It is with that in mind that we bring you our first in a series of year end lists, this one focusing on albums and songs that returned to heavy rotation after extended time apart this year, or things we discovered behind the curve. Enjoy, and please let us know what you rediscovered during 2008 in the comments.
5. Tony! Toni! Toné!'s House of Music
New Jack Swing favorites Tony! Toni! Toné! supply three of my favorite '90s jams on this superb album: "Thinking of You," "Let's Get Down" and "Lovin' You." And DJ Quik's collabo with the Oakland trio is still the blueprint of how R&B/rap duets should roll.
4. Ray Charles' Modern Sounds in Country and Western, Volume Two
Unlike the first installment of Modern Sounds, this volume offers two sides: one gives us schmaltzy string ballads and the other brings the swinging up tempo magic of Brother Ray's take on "You Are My Sunshine" (the fantastic duet with growling powerhouse and Raelette, Margie Hendrix). Although this was never released on CD, the tunes can be found on The Complete Country & Western Recordings: 1959-1986 an awesome Ray box set.
3. D'Angelo's Live at the Cirkus, Stockholm, Sweden
OK, if you are lucky enough to locate this via torrent, eBay (sup Sweden!) or a sketchy Berklee College of Music connection, then thank your lucky lucky lucky stars 'cause this is one of the BEST live albums ever captured. The year is 2000, the tour is the Voodoo extravaganza, ?uestlove is the band leader/musical director, and Pino Palladino is the bass man. Oh, Anthony Hamilton (pre-fame) sings fierce background vocals and the star of the show, D'Angelo, is a force of nature; part James Brown, part Marvin Gaye, a dash of Sly Stone and a shit load of gritty and sexy funk.
2. Camp Lo's Uptown Saturday Night
Look, anybody who has the balls to use Dynasty's "Adventures in the Land of Music" successfully gets my vote. "Luchini AKA This Is It" is a classic and the rest of the blaxploitation love letter album follows suit: "Black Nostaljack AKA Come On" and "Coolie High" feel as if they are straight out of a Pam Grier film, and kudos go to producer Ski (he contributed to Reasonable Doubt). Even the cover is a nod to that special musical time and place, the '70s: it's a direct homage to Marvin Gaye's I Want You album art.
1. Willie Hutch's The Mack: Original Motion Picture Soundtrack
Speaking of blaxploitation, here is my number one rediscovery. I would like to start off by saying I first saw this legendary 1973 film at the age of 8 (great parenting Deb and James). It's about a pimp and stars Max Julian and Richard Pryor and is set in Oakland. Besides a killer score and soundtrack by Willie Hutch, this film has given us so much culturally: not only did UGK sample the brilliant "I Choose You" for my favorite song "International Players Anthem (I Choose You)" BUT thanks to the classic Annual Players Ball scene in the flick, we got the title for OutKast's first tune and this, the greatest sketch of all time:
5. Voxtrot's self-titled LP
This was one of the buzziest bands of 2007, right? I don’t know, I wasn’t really paying attention. I first heard them at the end of ’07, when the buzz was already starting to subside. But this year, I could not stop listening to the band’s debut self-titled LP. Their early EPs are also very good.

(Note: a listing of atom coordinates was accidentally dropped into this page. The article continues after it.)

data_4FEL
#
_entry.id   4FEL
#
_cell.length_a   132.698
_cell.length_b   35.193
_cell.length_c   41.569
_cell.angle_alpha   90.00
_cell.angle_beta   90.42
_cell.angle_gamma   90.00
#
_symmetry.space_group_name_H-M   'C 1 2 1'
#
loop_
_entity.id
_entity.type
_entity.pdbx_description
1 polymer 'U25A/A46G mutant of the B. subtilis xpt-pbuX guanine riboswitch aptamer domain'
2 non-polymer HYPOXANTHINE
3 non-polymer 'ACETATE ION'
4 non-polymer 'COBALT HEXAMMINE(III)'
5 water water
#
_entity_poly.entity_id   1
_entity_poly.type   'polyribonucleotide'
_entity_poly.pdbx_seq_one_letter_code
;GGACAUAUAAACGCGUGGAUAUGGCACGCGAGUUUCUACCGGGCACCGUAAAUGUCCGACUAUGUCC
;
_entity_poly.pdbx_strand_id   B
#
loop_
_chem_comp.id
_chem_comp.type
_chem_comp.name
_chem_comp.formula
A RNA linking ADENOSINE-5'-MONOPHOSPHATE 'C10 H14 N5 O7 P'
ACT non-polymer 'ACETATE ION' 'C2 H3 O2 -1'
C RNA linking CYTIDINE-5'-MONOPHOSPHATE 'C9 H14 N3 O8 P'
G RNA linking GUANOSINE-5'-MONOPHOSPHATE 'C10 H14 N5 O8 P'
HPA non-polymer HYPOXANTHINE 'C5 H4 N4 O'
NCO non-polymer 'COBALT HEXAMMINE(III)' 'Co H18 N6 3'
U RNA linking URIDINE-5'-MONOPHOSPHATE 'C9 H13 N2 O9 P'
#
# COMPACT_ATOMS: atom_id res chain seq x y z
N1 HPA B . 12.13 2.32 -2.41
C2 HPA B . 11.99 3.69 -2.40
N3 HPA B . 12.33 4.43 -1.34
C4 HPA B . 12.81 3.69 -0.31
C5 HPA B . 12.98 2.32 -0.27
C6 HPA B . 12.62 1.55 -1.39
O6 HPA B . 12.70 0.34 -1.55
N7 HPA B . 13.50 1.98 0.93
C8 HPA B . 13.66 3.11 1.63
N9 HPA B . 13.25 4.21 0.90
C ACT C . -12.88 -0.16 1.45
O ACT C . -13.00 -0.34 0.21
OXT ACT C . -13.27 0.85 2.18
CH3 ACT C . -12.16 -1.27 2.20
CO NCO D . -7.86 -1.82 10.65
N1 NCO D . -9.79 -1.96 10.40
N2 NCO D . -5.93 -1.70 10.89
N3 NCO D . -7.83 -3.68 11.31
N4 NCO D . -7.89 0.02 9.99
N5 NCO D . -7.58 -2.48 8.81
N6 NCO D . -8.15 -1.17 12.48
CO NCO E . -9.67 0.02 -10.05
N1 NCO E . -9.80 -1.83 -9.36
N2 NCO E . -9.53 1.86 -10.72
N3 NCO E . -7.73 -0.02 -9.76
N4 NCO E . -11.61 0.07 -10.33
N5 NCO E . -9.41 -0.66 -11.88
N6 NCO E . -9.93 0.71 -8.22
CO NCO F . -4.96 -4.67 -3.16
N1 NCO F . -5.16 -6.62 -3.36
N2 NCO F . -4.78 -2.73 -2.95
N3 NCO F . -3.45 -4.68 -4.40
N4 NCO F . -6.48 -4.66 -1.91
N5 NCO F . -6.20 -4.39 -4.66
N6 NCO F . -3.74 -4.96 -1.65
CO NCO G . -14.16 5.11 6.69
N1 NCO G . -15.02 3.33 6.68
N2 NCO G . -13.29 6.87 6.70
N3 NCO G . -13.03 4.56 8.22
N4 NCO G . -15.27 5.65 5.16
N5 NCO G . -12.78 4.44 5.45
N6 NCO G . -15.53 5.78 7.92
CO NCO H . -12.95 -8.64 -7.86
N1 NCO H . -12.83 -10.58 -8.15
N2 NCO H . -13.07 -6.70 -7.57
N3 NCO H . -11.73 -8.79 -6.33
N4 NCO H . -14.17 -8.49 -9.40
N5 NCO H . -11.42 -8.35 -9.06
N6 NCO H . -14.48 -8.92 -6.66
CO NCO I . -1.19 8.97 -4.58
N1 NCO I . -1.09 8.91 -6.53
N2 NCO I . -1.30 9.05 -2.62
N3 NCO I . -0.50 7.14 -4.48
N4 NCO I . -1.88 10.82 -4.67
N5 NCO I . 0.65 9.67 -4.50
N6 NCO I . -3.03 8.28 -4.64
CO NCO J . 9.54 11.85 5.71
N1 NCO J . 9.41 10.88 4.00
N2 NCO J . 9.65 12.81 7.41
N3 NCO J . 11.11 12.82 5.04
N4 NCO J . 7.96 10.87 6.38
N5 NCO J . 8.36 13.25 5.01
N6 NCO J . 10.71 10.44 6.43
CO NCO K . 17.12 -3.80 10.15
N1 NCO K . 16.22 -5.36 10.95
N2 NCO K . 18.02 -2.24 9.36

4. Sonic Youth's body of work
This was always a band I was more interested in as a cultural force than musicians. That’s how I came to read Goodbye 20th Century, David Browne's excellent biography of the band that convinced me to give some of their records another chance. The seemingly inevitable drop-off in quality as the band hits their 20-year anniversary is virtually nonexistent: in retrospect, their 2004 LP Sonic Nurse is as great a record as the middle period breakthrough Sister (1987) was. This music is some of the most rewarding in all of alt rock, if you have the discipline to listen to it. That sounds obnoxious, but SY can be like homework in that way.
3. Cloud Cult's Advice From the Happy Hippopotamus and The Meaning of 8
Alright, I had 2006’s Advice From the Happy Hippopotamus on my iTunes for a long time long before I fell in love with Feel Good Ghosts, their latest LP. That new one inspired me to go back and retry both Happy Hippo and 2007’s The Meaning of 8, and now Cloud Cult are truly one of my favorite bands of all time—they strike the fine line between emotionally confessional and totally obnoxious, and between being adventurous and getting lost up your own ass. Also their show this November was the best one I saw all year.
2. The Rentals' Return of the Rentals
Matt Sharp, original bassist for Weezer, recorded debut The Return of The Rentals as a side project, and I never listened to it much til this year. Is it better than the Blue Album? The Blue Album wins by a hair. Is it better than everything Rivers Cuomo and co. have put out since Sharp left the band (after 1996’s Pinkerton)? Most definitely.
1. George Harrison’s All Things Must Pass
So this dropped practically the minute the Beatles called it quits for good, and yet it still remains the greatest solo work by any former Beatle. It didn’t hurt that George had the largest catalog of solo tunes to choose from when the band disbanded, and it definitely doesn’t hurt that the band backing up George on these songs is essentially Derek and the Dominoes, not to mention Billy Preston, and a young Phil Collins (wtf). Okay, Phil Spector’s production is at its most treacly and overdone here, but the songs and the playing are more than strong enough to overcome that fact. Bonus points for “Wah Wah,” one of the greatest shut-up-you-fucking-baby songs of all time.
So, readers, what was it that you came (back) around to over the last year?